Starting in June, nine U.S. states will begin receiving limited shipments of popular but hard to obtain craft beers via a new program called “Guest Brewer.”

Brew Pipeline, a so-called “direct-access platform” started by Steven Kwapil and Trip Kloser, is playing matchmaker for craft breweries and wholesalers through the Guest Brewer program. Kwapil and Kloser have tapped industry veteran Marty Ochs — who served as Ninkasi’s director of sales between 2009 and 2013 before launching his own craft beer consultancy — with curating the program’s portfolio of breweries and building its network of wholesalers.

Essentially, Brew Pipeline has embraced the “Rotation Nation” phenomenon by pulsing distribution of established craft brands into markets where they aren’t currently sold. The process then repeats monthly with new brands taking the previous ones’ place.

The Guest Brewer program will initially launch in Northern California, Manhattan, Las Vegas, Reno, Eastern Pennsylvania, Boston, Rhode Island, Maine, Georgia and Wisconsin. Brew Pipeline’s goal is to deliver brands to half of the country before the end of 2019, however.

Speaking to Brewbound, Ochs said Brew Pipeline’s research found that craft breweries have about a nine-week window of high-velocity sales when they enter a new market. So Guest Brewer provides those companies with an opportunity to test a market without fully committing to a costly long-term rollout.

“We’re not going to create a beachhead for new distribution,” said Ochs, Brew Pipeline’s president of sales. “We are really just an introduction for Surly Furious to those who don’t have it on the East Coast or the West Coast.”

Brew Pipeline serves as a master distributor, assigning the previously identified Guest Brewer wholesalers to an exclusive territory for at least a 1-year term. Each month, the participating wholesalers are offered a pair of beer brands from up to two breweries, and they have 30 days to pre-order products. Once selections are made, Brew Pipeline orders the beer, which is then brewed by its craft brewery partners.

“We sell 20 [barrels]. They make 20. We buy 20. We send it. That’s it,” Ochs said. “No distributor has a risk of sitting on inventory, and the retailer has hopefully bought the right amount of beer to sell out in 30 days.”

Although breweries pulsing markets isn’t a new concept, Ochs said Guest Brewer provides breweries with “real sales” and “real data.” The pre-sold beer also fills excess tank space.

“For brewers, it’s just revenue that they were making zero dollars on,” he added. “It’s a bonus that we can use that space that they weren’t using.”

According to Ochs, Brew Pipeline handles many of the expenses brewers and wholesalers would typically take on. The company is working with importer, distributor and service provider MHW on logistics, such as shipping and state registration.

“As a whole, when a brewer looks at this, we’re buying their beer, we’re providing cooperage, compliance, shipping, and we do a lot of marketing,” Ochs said, adding that the company also offers video, PR and social media services to each brewer.

One thing Guest Brewer doesn’t do, however, is accept beer packaged beyond a 15-day window, Ochs said.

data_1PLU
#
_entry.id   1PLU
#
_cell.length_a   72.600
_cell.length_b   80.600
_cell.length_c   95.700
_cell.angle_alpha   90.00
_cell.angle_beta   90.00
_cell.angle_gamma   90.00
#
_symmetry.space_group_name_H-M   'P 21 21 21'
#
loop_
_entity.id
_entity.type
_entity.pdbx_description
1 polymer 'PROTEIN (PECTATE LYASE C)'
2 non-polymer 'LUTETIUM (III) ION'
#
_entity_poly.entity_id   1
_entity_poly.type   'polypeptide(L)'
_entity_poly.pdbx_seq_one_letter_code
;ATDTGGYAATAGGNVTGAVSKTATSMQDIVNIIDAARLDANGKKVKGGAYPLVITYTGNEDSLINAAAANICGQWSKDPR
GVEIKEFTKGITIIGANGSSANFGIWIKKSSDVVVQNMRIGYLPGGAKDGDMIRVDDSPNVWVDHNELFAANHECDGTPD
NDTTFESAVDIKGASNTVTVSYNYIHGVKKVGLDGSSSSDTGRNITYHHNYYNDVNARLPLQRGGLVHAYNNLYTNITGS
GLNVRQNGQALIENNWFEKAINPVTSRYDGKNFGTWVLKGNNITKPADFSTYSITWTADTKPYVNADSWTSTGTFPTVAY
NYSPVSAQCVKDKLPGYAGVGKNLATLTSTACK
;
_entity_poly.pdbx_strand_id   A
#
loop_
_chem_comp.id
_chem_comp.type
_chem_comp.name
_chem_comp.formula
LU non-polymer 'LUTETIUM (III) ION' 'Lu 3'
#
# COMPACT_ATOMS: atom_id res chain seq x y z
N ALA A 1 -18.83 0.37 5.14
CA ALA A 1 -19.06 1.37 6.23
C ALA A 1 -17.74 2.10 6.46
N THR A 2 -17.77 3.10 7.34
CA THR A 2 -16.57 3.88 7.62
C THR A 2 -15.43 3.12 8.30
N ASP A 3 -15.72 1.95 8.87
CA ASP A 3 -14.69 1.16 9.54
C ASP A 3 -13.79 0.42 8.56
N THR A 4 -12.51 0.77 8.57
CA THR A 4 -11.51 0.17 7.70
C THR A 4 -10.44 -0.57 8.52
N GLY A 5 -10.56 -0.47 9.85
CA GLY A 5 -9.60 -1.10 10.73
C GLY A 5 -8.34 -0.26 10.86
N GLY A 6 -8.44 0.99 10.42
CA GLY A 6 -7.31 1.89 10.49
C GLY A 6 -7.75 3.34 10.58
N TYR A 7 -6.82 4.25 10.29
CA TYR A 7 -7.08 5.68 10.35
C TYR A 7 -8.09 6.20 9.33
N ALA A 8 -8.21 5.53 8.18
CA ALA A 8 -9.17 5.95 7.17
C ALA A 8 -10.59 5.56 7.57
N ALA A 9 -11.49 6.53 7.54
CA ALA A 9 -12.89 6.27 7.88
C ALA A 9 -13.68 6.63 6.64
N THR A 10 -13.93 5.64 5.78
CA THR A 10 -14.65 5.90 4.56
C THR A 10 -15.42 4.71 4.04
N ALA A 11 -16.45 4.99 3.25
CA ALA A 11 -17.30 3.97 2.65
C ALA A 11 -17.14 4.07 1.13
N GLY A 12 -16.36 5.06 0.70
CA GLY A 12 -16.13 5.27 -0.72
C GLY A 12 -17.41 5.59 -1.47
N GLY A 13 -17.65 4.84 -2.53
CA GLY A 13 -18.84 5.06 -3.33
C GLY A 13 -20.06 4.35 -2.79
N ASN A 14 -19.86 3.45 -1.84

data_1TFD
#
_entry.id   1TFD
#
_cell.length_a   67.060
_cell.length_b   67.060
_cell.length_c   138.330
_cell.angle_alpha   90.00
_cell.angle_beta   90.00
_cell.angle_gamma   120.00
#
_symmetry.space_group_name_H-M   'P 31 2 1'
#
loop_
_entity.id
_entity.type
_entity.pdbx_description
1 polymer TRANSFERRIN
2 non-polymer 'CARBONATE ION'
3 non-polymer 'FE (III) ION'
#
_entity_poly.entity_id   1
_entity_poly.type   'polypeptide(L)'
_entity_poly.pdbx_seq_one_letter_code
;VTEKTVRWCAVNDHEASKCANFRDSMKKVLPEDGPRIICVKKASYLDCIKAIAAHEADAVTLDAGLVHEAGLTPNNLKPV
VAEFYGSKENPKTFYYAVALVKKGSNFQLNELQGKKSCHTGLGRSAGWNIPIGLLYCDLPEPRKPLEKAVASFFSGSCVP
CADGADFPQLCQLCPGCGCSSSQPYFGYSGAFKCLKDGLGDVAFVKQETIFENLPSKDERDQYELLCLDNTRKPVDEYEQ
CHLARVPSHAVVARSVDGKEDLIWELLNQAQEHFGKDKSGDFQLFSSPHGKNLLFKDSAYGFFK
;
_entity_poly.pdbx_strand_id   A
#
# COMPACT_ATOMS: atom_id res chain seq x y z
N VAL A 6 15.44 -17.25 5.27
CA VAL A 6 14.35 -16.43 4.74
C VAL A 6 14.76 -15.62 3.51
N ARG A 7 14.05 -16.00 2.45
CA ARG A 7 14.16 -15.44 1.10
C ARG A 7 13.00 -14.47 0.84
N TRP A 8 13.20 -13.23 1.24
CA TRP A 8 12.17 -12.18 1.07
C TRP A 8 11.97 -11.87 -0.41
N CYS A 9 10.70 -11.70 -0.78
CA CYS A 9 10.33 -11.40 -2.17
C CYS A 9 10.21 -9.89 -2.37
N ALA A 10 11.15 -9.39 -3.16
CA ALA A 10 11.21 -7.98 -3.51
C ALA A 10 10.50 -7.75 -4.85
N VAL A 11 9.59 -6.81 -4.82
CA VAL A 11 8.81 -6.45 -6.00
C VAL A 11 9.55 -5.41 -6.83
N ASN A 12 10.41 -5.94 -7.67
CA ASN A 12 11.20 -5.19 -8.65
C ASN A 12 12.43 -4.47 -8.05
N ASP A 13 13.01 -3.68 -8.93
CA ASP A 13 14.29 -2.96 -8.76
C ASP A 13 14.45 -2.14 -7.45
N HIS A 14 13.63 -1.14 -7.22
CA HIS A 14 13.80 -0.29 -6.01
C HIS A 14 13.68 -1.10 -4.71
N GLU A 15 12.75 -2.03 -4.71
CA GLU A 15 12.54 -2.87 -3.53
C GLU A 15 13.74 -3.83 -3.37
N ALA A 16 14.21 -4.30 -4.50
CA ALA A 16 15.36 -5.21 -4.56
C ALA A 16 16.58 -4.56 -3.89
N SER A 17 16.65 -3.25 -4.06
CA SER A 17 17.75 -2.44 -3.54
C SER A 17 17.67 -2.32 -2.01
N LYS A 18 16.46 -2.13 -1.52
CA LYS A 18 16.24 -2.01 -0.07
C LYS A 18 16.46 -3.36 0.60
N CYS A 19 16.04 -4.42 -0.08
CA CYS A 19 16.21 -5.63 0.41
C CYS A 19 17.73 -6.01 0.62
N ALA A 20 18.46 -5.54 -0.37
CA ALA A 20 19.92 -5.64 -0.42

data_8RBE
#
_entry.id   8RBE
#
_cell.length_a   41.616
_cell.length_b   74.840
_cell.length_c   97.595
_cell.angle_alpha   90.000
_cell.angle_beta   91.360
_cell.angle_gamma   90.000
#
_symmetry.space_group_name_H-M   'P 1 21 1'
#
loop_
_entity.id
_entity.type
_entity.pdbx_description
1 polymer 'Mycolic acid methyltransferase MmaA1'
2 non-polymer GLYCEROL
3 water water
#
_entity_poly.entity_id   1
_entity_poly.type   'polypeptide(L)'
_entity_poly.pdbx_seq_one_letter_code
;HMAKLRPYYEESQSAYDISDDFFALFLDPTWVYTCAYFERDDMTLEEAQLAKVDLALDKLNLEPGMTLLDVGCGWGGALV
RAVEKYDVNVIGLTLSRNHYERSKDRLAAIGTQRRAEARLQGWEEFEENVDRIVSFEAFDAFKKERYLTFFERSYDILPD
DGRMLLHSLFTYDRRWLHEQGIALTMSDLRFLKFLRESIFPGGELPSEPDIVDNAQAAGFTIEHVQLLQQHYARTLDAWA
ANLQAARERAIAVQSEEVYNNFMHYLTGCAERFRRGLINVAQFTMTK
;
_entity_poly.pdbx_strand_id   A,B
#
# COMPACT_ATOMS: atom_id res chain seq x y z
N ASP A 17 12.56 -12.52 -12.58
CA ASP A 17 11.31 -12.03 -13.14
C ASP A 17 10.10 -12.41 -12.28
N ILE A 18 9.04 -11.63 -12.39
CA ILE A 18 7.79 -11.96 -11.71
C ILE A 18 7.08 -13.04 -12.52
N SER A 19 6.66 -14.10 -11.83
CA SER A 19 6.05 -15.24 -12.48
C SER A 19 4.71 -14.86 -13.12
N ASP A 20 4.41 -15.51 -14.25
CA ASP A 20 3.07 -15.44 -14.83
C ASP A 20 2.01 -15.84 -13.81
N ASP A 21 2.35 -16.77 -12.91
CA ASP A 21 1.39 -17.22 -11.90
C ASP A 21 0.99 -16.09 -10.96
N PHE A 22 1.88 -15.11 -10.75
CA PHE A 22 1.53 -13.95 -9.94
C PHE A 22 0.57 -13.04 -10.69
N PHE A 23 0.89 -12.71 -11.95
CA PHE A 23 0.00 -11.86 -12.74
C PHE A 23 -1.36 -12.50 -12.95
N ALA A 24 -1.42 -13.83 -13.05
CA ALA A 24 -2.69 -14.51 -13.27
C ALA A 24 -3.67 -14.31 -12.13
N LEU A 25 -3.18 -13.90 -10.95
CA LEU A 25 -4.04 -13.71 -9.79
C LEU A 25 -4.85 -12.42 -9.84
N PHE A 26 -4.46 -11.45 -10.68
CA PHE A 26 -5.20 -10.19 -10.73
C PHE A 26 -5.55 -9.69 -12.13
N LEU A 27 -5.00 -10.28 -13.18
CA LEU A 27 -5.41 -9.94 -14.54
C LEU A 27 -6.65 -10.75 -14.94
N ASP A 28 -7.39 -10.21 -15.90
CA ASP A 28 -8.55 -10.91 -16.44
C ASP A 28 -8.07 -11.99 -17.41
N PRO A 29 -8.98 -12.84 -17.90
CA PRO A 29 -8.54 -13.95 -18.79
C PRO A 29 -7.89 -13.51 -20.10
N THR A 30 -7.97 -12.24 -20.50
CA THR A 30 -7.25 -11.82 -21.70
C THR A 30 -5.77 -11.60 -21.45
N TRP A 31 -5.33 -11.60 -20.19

“Sometimes this will be fresher beer than in their own market, unless people are buying it straight from the brewery,” he said.

Once a brewery cycles through a market in as many as four months, Brew Pipeline releases it from its distribution agreement, without seeking compensation. In fact, Ochs said the company has already provided releases to every brand that it pre-sold through the spring.

“Each one of them has state complaint legal letters of release for October 1,” he said. “They’re free to go October 1, to anybody they want in those markets.”

Brew Pipeline exits the process from there, and the beer company can decide whether to sign with a wholesaler in the market, continue to offer spot distribution or exit altogether.

“They can prove the hypothesis to some degree, and then get married,” he said.

Nevertheless, available brewing capacity and distribution footprints determine how much beer is available and where the beer can be sold, Ochs said. For example, Surly provided Brew Pipeline with 200 barrels of its flagship IPAs, Furious and Axe Man, for the initial presell. In June, Furious will be available in Northern California, as well as Reno and Las Vegas, Nevada, while Axe Man will be sold in Manhattan.

“200 barrels only goes so far,” Ochs said.

Some shipments may be even smaller. Bend, Oregon-based Monkless Belgian Ales is offering two pallets of its tripels, Trinity and Capitulation, which Ochs said will be sold in Philadelphia before the end of June.

Ochs said the program focuses on offering beer brands that have won medals at the World Beer Cup, Great American Beer Fest and the U.S. Beer Championships, as well as highly rated offerings on beer rating websites BeerAdvocate, RateBeer and Untappd.

“We know the high velocity is there of these types of brands,” he said.

In addition to Surly and Monkless, Guest Brewer’s June portfolio includes Colorado’s Upslope Brewing, Idaho’s Longdrop Cider, Maryland’s Heavy Seas Beer, Minnesota’s Pryes Brewing, Illinois’ Two Brothers, Oregon’s Good Life and Ecliptic Brewing.

July presells, which are ongoing, include California’s Drake’s Brewing, Colorado’s Ska Brewing, Philadelphia’s Evil Genius, Milwaukee’s MobCraft, Wisconsin’s O’so Brewing and Minneapolis’ Indeed Brewing.

Due to the initial presells, Ochs is optimistic about the program’s ability to help sales of regional beer companies.

“I think it’ll increase craft’s share overall,” he said. “This will be able to generate just enough revenue for distributors to start filling some of that gap of declining regional sales.”

Article by Brew Bound